If you want to have a go at reading it - note that you read from left to right right across the leaf (i.e. ignore the columns). The transliteration shows subtle differences from the well known 100 syllable mantra.
oṁ vajra sattvasamayamanupālaya vajrasattvatvenopatiṣṭha dṛḍho me bhava sutoṣyo me bhavānurakto me bhava supoṣyo me bhava sarvasiddhiñca me prayaccha sarvakarmasu ca me cittaśreyaḥ kuru hūṁ ha ha ha ha hoḥ bhagavan sarvatathāgatavajra mā me muṁca vajrībhava mahāsamayasatva āḥ||
To see where the mantra is look at the version with the mantra highlihghted
See the text inverted as well - this sometimes improves readability
     

New Essay on oṃ

My Jayarava's Rave blog post this week is on oṃ: Mystical Grammar.

I try to sort out the oṃ/auṃ thing, and look at the process of oṃ becoming an esoteric symbol. A few comments on oṃ in Buddhism, but I still find very little say about it.
     

An Appeal


Click on the button to donate 50p to Visible Mantra



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Over the years I've made a trickle of money from Amazon ads (about £50 a year). I'm still waiting to hit the threshold for a Google ads payout. But I've continued to put in as many hours as I could to create this resource and write my blog - sometimes to the detriment of my health. This website has become very popular (nearly half a million page views this year!) and yet it could be so much more, and indeed is part of a bigger plan to create resources for Buddhists who use mantra as part of their practice.

This year I'm asking each person who visits the site for a one off donation of 50p (about US$0.80) to the website. This would provide me with enough income to work on the Visible Mantra project full-time.

I hope to bring out the book of the website in 2010 - with high definition images of all the mantras on the site and a few more - and to eventually bring the website up to the same standard: e.g. to have all mantras and bījas in four scripts: Siddhaṃ, Devanāgarī, Tibetan (dbu-can) and Lantsa. I also have planned a Siddhaṃ primer and have made a start on a history of mantra in Buddhism. My aim is that Visible Mantra will also become a publishing house and will attract manuscripts from authors from a range of traditions on the subject of Buddhist mantra. I also regularly help individuals who want inscriptions transcribed and identified, or calligraphy of mantras (though I seldom do tattoos).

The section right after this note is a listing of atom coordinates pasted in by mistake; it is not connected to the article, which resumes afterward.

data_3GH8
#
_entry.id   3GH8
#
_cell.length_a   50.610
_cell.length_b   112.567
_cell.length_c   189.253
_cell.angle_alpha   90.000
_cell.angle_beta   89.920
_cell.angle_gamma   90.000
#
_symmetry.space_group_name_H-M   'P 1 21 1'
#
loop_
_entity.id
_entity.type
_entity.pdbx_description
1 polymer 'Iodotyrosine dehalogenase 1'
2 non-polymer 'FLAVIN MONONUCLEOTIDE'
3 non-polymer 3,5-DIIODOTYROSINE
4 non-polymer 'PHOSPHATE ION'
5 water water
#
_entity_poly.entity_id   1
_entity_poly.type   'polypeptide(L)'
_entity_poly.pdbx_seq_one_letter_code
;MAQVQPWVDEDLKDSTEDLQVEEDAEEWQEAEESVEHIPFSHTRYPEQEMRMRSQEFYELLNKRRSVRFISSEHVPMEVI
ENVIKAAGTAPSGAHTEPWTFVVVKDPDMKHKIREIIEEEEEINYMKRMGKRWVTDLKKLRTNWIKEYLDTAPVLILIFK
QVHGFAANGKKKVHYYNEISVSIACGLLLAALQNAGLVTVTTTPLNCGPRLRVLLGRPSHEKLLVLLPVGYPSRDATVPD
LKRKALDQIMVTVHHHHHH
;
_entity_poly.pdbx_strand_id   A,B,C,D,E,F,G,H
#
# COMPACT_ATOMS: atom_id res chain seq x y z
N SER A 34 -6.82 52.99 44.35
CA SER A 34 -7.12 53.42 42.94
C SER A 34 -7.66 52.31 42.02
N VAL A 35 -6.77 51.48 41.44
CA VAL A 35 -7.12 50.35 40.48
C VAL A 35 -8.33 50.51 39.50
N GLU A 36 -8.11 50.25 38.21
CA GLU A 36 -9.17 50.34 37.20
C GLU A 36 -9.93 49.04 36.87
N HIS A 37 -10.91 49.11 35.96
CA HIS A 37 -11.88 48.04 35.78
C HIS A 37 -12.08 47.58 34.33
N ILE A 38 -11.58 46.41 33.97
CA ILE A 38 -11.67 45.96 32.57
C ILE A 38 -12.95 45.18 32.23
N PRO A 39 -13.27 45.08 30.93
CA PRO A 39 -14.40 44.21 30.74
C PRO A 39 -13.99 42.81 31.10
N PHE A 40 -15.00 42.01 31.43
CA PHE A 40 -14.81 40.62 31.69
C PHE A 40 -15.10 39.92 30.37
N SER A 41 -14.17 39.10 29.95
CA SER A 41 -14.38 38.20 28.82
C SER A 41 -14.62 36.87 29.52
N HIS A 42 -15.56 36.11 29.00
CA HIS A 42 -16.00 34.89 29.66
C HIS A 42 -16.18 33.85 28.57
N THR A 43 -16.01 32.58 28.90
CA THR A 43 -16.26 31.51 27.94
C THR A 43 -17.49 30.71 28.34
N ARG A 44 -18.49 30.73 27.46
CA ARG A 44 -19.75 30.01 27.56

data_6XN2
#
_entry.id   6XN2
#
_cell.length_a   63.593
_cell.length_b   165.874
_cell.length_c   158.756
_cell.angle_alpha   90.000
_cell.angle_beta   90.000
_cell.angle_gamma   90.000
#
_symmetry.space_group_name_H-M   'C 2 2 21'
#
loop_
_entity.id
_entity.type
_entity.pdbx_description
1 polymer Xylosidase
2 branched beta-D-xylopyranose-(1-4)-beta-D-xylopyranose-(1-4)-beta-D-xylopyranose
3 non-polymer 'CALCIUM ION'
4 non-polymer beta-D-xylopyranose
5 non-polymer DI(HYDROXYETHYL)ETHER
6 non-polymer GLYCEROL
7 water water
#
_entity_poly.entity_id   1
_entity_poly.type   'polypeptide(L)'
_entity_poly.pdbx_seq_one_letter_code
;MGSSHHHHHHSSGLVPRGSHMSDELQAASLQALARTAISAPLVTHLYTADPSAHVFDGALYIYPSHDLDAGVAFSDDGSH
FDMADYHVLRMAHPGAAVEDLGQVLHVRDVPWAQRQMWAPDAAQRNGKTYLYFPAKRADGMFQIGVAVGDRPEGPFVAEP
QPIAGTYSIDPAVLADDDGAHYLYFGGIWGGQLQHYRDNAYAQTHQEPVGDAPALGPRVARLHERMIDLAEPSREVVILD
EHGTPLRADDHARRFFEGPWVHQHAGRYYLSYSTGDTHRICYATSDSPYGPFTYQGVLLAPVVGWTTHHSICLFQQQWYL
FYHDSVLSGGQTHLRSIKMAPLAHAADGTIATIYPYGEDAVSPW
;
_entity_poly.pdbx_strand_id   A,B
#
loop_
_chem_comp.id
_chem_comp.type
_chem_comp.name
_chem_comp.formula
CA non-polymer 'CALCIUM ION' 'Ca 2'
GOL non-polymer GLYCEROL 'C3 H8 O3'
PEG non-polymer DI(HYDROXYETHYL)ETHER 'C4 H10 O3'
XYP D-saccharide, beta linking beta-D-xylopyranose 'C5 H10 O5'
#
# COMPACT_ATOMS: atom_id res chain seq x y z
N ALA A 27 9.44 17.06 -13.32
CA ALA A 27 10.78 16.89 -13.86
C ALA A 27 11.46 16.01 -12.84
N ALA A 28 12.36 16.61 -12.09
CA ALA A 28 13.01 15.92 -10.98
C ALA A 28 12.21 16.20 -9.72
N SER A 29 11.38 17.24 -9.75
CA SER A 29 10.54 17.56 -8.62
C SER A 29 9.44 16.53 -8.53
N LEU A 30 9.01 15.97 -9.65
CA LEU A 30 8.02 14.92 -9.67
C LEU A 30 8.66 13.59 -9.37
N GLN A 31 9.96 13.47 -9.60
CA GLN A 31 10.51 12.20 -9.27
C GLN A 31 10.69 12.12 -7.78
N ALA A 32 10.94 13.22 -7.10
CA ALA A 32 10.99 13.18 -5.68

My calculations are based on an income of £15,000 per year - this would enable me to pay all my bills and get on retreat a couple of times a year. It's comfortable given that I live communally and fairly frugally (and eco friendly) - by comparison the median annual income in the UK is about £25,000 before tax (UK National Stats). It assumes that about 20% of approximately 150,000 visitors per year (in 2009) will make a donation. Because a lot of people visit the website each person need only give a tiny amount for this to work.

I hope you feel inclined to support me in this venture.

Best Wishes
Jayarava